Page 17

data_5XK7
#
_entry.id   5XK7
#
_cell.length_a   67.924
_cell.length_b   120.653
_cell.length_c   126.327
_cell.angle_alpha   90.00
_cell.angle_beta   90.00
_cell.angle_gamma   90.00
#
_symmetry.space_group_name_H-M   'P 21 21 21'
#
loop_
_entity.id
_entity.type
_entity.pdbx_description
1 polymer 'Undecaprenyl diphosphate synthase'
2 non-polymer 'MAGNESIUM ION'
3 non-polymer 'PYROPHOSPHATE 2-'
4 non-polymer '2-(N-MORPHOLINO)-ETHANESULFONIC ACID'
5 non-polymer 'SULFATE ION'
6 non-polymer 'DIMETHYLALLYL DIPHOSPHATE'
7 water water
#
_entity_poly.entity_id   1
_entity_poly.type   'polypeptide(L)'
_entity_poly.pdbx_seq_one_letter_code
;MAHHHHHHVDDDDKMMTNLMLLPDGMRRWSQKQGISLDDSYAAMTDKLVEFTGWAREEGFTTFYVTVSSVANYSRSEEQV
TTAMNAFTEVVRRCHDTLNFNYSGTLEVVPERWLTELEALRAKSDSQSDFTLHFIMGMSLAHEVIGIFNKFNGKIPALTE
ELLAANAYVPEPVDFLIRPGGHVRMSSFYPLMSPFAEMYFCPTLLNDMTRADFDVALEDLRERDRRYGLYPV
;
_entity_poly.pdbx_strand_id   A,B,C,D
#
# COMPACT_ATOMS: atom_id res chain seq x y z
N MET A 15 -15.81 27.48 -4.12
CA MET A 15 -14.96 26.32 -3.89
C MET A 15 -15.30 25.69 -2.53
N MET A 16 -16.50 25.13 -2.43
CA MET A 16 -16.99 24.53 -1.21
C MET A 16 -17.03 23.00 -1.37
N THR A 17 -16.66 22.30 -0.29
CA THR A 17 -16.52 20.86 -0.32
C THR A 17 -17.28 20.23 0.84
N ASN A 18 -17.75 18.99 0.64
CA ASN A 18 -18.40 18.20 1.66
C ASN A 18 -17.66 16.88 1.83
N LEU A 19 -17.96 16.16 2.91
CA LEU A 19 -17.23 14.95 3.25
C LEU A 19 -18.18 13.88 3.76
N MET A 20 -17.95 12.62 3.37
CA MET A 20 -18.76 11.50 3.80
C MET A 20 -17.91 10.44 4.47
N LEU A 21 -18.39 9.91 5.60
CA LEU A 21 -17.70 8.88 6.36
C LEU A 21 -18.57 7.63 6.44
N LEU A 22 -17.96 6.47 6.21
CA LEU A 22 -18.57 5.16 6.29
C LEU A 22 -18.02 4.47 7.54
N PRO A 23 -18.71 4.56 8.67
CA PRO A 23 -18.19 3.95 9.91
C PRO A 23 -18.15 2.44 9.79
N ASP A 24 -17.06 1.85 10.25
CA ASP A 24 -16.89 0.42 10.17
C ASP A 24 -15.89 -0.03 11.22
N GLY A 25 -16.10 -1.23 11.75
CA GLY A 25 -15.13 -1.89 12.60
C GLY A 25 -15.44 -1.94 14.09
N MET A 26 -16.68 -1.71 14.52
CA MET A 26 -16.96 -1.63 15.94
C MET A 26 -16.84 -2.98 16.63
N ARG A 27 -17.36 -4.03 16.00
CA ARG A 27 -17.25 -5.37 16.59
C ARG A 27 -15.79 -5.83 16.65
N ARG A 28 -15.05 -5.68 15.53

came under regulatory control. Hometown lenders. All told, the RTC sold or closed insolvent thrifts holding a total of $2.1 billion in rural deposits in 106 counties across nine Southern states: Thirteen transactions involved “local” thrifts those headquartered in rural counties with at least 70 percent of their deposits from local residents. Two local S&Ls Mississippi Savings Bank of Batesville, Mississippi, and Sabine Valley FSA of Center, Texas were closed and depositors were paid $153 million. The remaining 1 1 local thrifts, with total deposits of $502 million, were sold to other savings and loans or to commercial banks. In addition to local S&Ls, the RTC sold or liquidated dozens of rural branches of urban-based thrifts holding $1.5 billion in rural deposits. Big Banks. Instead of giving communi ties control of their hometown thrifts that failed, government deals have concentrated rural deposits in a handful of large financial institutions. In 16 early deals overseen by the Federal Home Loan Bank Board, eight Texas buyers assembled extensive networks of rural branches containing $1.8 billion in deposits. Texas Trust Savings Bank of Llano acquired four thrifts with $494 million in rural deposits and Sunbelt S&L Fed Lightning Hit Texas S&Ls ederal regulators shook up the Texas sayEings and loan industry in 1.988 when the Federal Home Loan Bank Board, in an effort to recapitalize troubled thrifts, assembled 88 Texas S&Ls into 1 .6 “stabilization” packages which the board offered to financiers. Eight of those packages contained rural branch networks with a combined $1.8 billion in deposits. During a six and a half month span in 1988 the Bank Board deals involved almost twothirds of the Lone Star State’s rural thrift deposits and introduced a new level of absentee control and financial giantism to sparselypopulated farming and ranching communities that had been rocked by the escapades of the high-flying thrifts. \(By the time the Resolution Trust Corp. was created in 1989 to salvage the thrift industry, 90 percent of thrift deposits When the dust settled from the Bank Board’s tornado of 1988 deals, the only S&L operator in Cottle County, population 2,080, was Ronald Perelman. The new owner of First Gibraltar, corporate raider Perelman was a charter member of Drexel Burnham Lambert’s junk bond inner circle and President Bush’s $100,000 soft money club. At mid-year 1991, First Gibraltar was the 17th biggest S&L in America, with $8.1 billion in assets. Nearly 400 miles to the south, the dominant new banker in Gonzalez County, population 17,205, was the second-largest forest products company in the United States. Using $1.5 billion in taxpayer assistance \(not includtaken over Guaranty Savings & Loan. At midyear 1991, the new $3.3 billion Guaranty Federal Savings Bank was the country’s 60th biggest S&L. In Dawson, Deaf Smith and Mitchell counties, the new banker on the block was james Fail, an insurance and securities operator with a checkered background, who purchased Bluebonnet S&L with only $1,000 of his own money. In the country towns of Lampasas, Luling and Yoakum, the new banking presence was Pacific Southwest, a subsidiary of Pacific Wire and Cable Co., one of the largest conglomerates in Taiwan. Bluebonnet, with $3.2 billion in assets, and $1 billion Pacific Southwest, ranked as the nation’s 63rd and 225th largest S&Ls, respectively. . Altogether, the eight companies involved in Bank Board deals control led $26.2 billion in assets 42 percent of all assets held by Texas-based S&Ls at midyear 1992. The Bank Board awarded the largest network of rural deposits to Dallas-based Centex Corp., one of the nation’s biggest homebuilders. On Dec. 29, 1988, Centex’s Texas Trust Savings Bank acquired four thrifts that operated a total of six rural branches with $494 million in deposits. One “stabilization” project, Sunbelt S&L of Irving, combined a dozen insolvent thrifts with 13 rural branches containing deposits of $363 million. Two other Bank Board acquisitors, AmWest of Olney and Bluebonnet of Dallas, each took over rural branch networks with more than $200 million in deposits. The remaining acquisitors of rural deposits included Guaranty Federal Savings Bank of Dallas, which took over $167 million in survey county deposits; Southwest Savings Association of Dallas, $133 million; Pacific Southwest Savings Bank of Corpus Christi, $79 million; and First Gibraltar Bank of Irving, $69 million. in 1990, the House Banking Committee estiMmated that buyers received $78 in assets and government benefits for every dollar of capital they invested. Corporate raider Ron Perelman’s investment group paid $315 billion for five failed Texas thrifts. In return, the group got $7.1 billion in good assets, $5.1 billion in cash to cover bad assets and tax benefits worth an estimated $900 million. Lewis Ranieri, the former Salomon trader, led an investment group that acquired $5 billion United Savings of Dallas for approximately $200 million. Ranieri’s Hyperion Partners then dumped the most troubled assets and counted its profits as the Bank Board guaranteed a 2.2 percent spread over the cost of funds. Former Alabama securities dealer James Fail managed to purchase 15 failed Texas thrifts using virtually none of his own money. For $70 million, all but $1,000 of it borrowed, Fail got Bluebonnet Savings along with subsidies worth an estimated $1.85 billion. Two years later, congressional investigators found Fail had been banned from the securities business in 1976, following an Alabama indictment for securities fraud. According to the Bank Board’s internal policies, Fail’s background should have prevented him from doing business with the agency. SFP’s examination of government thrift sales and liquidations in the rural South revealed that virtually all of the rural fallout from the 1988 Bank Board deals occurred in Texas. Seventy of the 75 survey region thrift branches affected by the 1988 transactions were located in Texas. Approximately half hosted at least one branch of an institution sold by the Bank Board. In June 1988, these institutions held a combined $1.99 billion in rural deposits. Most of these S&Ls were relatively small; only eight had total assets exceeding $500 million and only three People’s S&LA of Llano, Colorado County FS&LA of Columbus and Federated S&LA of Brady claimed more than $100 million in rural deposits. In 22 rural Texas counties, institutions involved in Bank Board deals accounted for more than one-fourth of total local deposits. In six counties, they accounted for more than The deposits involved in the Bank Board deals nearly equalled all the deposits of all the survey thrifts resolved by the Resolution Trust Corp. since that agency’s creation in 1989, the survey found. In contrast to the Bank Board deals, RTC case resolutions have distributed rural deposits to a wider group of financial institutions. By yearend 1991, 37 banks and six S&Ls had received rural deposits in RTC transactions. However, RTC deals also tilted heavily towards big acquisitors in this agency’s case, big banks. Of the $2.1 billion in rural deposits involved in RTC case resolutions, 74 percent were transferred to commercial banks, 10 percent were transferred to savings and loans and the remaining 16 percent were paid out to depositors. Of the rural deposits transferred by RTC, 58 percent were acquired by institutions whose par ent corporations held more than a billion dollars in assets. These acquisitors included the lead ing or second-largest bank holding companies Worthen Citizens and Southern Perelman’s First Gibraltar and Temple-Inland’s thrift subsidiary, Kilgore Savings and Loan. J.C. and M.L. THE TEXAS OBSERVER 1 1